rate as low as 2 percent per year2 – a fact understood by
only 16 percent of those surveyed.
“Establishing a plan for wealth sustainability, and rallying a family to
stick with it, can take comprehensive, cross-generational conversations
about spending, saving and giving priorities,” said Michael Liersch,
Ph.D., head of behavioral finance for Merrill Lynch. “In some cases,
families may have to temper lifestyle expectations and sort through
complex dynamics and emotions in order to clear the way for such candid,
Connecting with children about family money
With $41 trillion expected to be transferred from one generation to the
next between 1998 and 20523, the largest wealth transfer in
history, the stakes are high for families who wish to successfully pass
on and preserve their wealth. Industry research has shown that most
wealth transfer failures are the result of breakdowns in communication
Such risks to wealth sustainability are well within a family’s power to
mitigate. Though often viewed as difficult or even taboo, discussions
with children at an early age about responsible financial behaviors can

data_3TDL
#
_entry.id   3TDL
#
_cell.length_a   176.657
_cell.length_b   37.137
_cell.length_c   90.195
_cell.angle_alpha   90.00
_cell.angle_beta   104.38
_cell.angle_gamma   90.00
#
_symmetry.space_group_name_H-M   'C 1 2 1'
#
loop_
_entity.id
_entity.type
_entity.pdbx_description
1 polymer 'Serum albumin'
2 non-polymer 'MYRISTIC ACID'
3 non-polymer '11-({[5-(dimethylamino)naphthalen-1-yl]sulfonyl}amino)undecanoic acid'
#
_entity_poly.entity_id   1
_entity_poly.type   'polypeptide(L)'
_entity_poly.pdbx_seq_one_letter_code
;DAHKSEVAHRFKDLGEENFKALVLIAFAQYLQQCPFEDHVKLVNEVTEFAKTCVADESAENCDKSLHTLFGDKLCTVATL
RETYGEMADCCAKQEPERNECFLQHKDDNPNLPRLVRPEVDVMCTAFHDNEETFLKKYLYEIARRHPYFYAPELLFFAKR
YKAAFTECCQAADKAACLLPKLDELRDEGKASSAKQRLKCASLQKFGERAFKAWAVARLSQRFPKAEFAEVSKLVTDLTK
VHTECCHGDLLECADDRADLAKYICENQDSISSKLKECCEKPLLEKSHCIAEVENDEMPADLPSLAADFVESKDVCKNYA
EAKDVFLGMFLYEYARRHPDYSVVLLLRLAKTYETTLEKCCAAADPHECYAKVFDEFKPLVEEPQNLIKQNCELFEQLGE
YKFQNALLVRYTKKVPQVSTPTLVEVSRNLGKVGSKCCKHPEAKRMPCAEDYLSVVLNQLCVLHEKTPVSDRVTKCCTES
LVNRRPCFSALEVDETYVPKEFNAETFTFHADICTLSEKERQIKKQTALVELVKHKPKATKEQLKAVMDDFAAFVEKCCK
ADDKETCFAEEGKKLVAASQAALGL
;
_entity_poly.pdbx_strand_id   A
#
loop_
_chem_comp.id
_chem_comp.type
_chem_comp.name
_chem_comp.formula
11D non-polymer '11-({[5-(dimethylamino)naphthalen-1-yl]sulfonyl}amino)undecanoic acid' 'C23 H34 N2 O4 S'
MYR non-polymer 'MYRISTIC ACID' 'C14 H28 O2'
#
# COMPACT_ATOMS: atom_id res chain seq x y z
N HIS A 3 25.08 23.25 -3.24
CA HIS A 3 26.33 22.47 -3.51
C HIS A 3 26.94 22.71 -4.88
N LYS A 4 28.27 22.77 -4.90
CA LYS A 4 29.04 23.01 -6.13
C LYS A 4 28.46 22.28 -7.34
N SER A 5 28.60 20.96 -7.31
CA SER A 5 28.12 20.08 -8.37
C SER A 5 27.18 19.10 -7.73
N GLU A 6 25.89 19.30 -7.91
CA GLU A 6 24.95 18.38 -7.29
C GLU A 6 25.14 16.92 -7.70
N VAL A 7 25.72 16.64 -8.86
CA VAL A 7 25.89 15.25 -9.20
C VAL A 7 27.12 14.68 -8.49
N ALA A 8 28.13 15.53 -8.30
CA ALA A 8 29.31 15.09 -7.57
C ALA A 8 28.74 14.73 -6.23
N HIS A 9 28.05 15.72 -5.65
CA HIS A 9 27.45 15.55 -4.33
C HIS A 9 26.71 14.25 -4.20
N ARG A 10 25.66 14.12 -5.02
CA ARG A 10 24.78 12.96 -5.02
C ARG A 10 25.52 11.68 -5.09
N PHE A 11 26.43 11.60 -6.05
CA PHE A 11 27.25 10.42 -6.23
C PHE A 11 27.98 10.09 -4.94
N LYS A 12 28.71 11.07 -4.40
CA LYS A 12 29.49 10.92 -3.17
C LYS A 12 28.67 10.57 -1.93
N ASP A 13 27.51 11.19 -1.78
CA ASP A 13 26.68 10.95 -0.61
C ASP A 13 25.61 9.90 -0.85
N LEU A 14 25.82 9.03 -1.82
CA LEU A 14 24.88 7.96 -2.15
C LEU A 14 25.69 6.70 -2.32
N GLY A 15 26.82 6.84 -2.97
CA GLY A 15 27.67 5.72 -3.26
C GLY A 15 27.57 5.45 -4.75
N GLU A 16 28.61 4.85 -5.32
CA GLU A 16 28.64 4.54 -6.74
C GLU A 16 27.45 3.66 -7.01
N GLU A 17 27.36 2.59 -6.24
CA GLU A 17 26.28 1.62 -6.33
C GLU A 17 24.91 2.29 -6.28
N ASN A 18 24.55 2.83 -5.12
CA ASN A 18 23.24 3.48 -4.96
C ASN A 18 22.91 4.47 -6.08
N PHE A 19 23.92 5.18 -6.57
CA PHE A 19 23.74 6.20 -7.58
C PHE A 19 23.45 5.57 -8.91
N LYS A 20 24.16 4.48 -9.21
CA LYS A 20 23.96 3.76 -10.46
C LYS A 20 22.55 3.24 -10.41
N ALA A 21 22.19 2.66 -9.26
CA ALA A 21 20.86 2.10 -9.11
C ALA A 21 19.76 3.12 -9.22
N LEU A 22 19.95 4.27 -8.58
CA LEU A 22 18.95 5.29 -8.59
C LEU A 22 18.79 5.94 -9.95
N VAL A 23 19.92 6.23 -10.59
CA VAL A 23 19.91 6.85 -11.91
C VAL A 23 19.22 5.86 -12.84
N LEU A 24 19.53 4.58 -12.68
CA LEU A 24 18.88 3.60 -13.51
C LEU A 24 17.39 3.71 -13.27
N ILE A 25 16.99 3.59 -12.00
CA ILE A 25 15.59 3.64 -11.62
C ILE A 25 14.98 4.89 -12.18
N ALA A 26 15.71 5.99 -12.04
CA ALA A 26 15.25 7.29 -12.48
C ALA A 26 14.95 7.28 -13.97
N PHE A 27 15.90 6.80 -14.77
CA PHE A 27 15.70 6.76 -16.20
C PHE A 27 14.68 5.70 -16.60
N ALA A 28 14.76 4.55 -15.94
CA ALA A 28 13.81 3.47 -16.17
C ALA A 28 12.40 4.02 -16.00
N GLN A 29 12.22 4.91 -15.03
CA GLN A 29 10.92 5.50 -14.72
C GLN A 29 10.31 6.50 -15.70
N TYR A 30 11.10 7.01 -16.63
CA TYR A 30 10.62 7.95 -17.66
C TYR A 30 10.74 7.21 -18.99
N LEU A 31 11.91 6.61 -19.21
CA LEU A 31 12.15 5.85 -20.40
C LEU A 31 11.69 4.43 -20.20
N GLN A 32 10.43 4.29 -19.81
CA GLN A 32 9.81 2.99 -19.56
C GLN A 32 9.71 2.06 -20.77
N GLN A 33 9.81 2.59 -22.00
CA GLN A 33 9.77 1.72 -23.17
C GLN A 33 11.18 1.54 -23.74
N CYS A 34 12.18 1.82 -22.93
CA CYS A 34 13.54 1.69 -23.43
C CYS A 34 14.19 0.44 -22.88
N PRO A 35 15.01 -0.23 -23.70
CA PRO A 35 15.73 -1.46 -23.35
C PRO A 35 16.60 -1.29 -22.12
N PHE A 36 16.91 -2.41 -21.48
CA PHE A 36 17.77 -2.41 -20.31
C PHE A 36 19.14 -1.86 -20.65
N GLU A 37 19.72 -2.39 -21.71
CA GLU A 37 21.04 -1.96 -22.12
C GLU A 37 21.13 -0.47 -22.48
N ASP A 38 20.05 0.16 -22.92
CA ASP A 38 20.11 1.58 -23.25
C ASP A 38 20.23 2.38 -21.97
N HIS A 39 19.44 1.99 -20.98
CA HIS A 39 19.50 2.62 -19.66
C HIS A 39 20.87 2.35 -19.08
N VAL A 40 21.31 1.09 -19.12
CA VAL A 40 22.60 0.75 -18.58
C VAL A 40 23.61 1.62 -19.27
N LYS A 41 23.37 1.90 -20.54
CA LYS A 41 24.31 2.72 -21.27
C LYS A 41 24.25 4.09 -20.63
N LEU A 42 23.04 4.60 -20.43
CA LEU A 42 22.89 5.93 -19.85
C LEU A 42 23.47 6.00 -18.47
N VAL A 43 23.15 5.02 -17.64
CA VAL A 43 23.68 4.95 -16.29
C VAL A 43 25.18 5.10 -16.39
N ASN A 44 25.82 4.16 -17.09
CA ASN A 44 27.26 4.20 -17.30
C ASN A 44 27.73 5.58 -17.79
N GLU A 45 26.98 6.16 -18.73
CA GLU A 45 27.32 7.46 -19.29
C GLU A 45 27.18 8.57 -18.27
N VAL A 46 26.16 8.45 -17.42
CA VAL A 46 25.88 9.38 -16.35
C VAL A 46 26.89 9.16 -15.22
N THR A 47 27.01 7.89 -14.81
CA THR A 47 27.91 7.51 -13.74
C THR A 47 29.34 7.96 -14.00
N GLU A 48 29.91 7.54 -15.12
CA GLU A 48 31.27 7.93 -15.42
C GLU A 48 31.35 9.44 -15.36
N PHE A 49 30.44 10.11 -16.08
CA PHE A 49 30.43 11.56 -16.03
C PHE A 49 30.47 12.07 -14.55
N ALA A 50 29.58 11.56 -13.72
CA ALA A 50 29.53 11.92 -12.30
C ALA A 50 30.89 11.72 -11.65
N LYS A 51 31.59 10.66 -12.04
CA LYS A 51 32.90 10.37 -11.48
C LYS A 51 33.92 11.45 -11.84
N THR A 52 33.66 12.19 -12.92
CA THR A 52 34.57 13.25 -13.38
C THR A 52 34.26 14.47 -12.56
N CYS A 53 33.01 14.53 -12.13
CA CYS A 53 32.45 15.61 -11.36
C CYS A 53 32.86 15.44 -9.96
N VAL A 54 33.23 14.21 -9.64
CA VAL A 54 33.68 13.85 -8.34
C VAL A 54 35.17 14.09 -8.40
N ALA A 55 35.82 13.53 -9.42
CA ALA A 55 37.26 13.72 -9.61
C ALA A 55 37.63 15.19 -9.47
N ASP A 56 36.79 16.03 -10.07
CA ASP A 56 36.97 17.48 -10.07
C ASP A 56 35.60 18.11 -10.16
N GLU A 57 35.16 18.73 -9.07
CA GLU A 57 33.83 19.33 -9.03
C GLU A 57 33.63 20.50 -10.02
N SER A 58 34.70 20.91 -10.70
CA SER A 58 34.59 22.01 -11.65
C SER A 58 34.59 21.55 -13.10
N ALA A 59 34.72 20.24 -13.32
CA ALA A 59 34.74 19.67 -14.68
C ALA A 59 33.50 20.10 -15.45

be critical to this endeavor. The Merrill Lynch study found that:
“Parents also avoid discussions about the extent of their family’s
wealth with their children in fear of dulling their ambitions or
creating a sense of entitlement,” added Liersch. “While important to
reveal such sensitive information in the right way and at the right
time, outright resistance may be viewed by the next generation as a sign
of distrust or lack of faith in their judgment, which can lead to a
lapse or collapse in communication.”
Most parents (66 percent) believe discussions with heirs about the
extent of the family’s wealth should begin before they reach the age of
25 (54 percent actually do this), and one-third (34 percent) feel they
should begin even before the age of 18 (24 percent do).
Attitudes about when to hand it over
When asked when and under what circumstances heirs should have access to
family wealth, survey respondents’ ideas varied:
Seventy-four percent believe their heirs’ share of family wealth
should be given as they achieve specific goals in life, such as
completing their education, starting a career or getting married.
Seventy-three percent earmark wealth distribution to help with the
cost of specific milestones, such as funding a graduate degree or
buying a first home – women (82 percent) even more so than men (65
Sixty-six percent believe heirs’ share of wealth should be distributed